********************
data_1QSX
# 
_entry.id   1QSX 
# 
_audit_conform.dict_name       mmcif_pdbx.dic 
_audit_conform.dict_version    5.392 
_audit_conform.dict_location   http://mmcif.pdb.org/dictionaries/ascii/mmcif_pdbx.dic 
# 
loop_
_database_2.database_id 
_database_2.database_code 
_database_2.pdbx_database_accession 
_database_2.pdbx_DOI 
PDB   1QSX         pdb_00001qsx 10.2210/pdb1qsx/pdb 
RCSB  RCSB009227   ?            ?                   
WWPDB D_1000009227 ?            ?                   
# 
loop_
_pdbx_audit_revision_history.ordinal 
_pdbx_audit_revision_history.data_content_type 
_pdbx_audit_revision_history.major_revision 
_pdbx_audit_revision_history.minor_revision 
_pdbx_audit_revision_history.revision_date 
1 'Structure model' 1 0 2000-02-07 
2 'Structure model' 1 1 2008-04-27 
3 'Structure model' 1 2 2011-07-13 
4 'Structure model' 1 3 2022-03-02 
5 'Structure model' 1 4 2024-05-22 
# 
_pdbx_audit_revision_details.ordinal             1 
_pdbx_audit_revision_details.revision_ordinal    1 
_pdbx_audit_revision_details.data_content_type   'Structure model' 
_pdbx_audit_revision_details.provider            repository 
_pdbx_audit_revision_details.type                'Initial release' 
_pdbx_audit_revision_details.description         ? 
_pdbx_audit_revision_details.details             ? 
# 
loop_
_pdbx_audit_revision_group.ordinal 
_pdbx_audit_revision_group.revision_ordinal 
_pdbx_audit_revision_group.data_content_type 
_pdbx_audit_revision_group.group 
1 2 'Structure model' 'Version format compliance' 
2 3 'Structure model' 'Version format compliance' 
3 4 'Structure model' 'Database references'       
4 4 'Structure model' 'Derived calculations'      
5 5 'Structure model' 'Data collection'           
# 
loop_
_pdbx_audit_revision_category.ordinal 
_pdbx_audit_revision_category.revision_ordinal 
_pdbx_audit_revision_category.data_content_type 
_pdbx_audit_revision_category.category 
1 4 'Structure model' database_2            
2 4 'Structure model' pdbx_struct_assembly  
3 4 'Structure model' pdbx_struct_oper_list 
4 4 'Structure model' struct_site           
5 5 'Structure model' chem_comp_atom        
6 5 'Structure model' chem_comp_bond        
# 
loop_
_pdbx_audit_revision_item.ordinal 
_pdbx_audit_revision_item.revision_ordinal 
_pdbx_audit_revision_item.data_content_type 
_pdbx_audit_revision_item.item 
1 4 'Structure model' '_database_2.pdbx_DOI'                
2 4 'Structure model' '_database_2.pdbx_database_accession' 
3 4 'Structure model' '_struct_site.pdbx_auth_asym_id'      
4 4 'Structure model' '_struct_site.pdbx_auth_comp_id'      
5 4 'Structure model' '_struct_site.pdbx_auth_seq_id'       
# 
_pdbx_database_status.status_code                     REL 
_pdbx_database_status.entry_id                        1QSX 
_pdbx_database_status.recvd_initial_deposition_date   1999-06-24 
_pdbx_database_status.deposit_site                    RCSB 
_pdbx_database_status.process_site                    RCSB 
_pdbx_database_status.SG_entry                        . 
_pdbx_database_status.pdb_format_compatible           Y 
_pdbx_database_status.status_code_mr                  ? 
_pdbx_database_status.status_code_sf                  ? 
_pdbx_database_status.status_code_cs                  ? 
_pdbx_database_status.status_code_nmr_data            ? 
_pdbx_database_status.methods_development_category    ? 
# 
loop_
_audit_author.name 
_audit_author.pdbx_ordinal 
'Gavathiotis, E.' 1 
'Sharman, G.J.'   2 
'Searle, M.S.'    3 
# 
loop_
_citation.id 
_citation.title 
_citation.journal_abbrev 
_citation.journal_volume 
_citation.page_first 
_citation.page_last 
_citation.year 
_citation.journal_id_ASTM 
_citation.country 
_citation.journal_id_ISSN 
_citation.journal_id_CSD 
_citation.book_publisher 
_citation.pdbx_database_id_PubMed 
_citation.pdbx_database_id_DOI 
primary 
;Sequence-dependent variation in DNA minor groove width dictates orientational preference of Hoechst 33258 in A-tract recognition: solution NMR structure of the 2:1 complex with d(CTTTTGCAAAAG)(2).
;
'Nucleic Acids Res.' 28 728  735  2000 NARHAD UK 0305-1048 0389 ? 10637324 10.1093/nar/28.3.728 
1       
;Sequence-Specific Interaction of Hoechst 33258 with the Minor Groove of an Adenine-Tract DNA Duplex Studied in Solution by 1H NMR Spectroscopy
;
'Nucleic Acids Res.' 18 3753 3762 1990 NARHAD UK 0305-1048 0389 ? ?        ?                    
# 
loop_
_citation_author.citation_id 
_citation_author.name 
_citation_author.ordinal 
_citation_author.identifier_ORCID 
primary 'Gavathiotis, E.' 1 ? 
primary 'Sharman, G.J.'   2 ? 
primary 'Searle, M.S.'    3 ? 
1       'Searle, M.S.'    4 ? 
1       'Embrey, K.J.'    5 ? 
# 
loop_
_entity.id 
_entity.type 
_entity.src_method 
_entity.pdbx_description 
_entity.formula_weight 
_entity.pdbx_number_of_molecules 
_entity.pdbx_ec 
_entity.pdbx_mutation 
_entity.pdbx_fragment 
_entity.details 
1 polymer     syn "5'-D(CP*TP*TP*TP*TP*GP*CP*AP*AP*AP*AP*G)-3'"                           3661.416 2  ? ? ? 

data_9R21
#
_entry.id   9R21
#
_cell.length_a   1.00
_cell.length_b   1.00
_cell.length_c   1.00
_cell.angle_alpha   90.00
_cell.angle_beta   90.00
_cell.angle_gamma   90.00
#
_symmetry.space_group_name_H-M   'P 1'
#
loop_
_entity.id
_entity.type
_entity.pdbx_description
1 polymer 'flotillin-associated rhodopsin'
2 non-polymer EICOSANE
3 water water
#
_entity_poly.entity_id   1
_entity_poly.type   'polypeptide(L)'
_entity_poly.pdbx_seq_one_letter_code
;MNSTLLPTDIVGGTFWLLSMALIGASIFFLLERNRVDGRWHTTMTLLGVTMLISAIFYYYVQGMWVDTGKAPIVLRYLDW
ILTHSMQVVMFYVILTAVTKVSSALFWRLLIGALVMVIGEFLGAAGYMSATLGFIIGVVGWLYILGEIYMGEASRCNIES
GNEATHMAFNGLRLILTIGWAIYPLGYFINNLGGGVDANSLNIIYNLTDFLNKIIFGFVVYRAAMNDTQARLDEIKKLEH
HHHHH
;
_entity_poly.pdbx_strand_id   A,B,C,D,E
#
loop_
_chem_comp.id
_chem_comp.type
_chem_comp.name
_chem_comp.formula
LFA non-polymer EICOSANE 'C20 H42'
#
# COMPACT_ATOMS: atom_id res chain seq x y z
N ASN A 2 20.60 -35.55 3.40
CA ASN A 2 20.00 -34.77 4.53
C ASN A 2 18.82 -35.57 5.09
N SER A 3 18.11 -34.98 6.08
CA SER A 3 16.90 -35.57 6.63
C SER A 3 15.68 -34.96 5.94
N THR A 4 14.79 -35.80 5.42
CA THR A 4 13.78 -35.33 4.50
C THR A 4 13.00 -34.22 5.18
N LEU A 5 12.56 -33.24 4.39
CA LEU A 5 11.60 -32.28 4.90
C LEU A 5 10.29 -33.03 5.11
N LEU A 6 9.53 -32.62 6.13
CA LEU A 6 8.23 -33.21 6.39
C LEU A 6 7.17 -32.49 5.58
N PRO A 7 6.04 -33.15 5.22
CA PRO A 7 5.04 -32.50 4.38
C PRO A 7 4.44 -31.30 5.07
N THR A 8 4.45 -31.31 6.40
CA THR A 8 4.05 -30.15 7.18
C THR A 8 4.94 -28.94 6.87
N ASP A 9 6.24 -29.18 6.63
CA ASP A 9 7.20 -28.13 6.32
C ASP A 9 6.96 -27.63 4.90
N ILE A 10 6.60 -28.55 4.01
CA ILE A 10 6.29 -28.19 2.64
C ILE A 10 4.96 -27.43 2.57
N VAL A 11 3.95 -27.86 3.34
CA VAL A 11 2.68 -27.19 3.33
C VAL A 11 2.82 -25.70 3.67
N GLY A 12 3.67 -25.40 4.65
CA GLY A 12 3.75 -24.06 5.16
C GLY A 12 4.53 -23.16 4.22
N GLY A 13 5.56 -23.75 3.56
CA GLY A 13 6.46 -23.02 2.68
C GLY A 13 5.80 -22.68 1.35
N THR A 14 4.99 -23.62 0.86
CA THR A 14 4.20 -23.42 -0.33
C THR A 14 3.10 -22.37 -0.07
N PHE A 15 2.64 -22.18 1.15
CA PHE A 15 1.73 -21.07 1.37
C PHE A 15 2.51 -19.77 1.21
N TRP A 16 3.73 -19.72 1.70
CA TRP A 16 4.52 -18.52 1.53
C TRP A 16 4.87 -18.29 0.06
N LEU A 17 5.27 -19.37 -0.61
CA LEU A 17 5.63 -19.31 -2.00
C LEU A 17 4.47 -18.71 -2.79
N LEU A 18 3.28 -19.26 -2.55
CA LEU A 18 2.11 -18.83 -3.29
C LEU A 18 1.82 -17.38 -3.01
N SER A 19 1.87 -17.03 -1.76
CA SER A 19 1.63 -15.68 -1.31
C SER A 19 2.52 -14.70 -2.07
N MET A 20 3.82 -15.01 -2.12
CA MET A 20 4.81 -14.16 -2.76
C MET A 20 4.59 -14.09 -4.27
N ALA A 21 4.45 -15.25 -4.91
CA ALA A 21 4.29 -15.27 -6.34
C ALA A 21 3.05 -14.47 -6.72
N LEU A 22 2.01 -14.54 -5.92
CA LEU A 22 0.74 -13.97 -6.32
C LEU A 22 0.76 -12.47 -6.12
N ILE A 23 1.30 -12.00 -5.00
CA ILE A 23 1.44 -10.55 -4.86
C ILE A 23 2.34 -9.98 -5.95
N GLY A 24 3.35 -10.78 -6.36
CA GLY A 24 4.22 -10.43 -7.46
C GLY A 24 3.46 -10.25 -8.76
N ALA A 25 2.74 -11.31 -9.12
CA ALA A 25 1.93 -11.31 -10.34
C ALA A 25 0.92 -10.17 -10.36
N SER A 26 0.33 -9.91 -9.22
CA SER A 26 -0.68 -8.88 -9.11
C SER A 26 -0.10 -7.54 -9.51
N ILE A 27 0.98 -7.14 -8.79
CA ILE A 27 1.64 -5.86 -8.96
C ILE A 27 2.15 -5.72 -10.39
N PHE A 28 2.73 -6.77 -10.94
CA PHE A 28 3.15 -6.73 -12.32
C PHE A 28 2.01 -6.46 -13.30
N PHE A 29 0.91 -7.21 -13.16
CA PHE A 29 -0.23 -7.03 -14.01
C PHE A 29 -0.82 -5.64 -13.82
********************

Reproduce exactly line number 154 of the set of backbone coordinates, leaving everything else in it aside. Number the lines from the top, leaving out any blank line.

_entity.type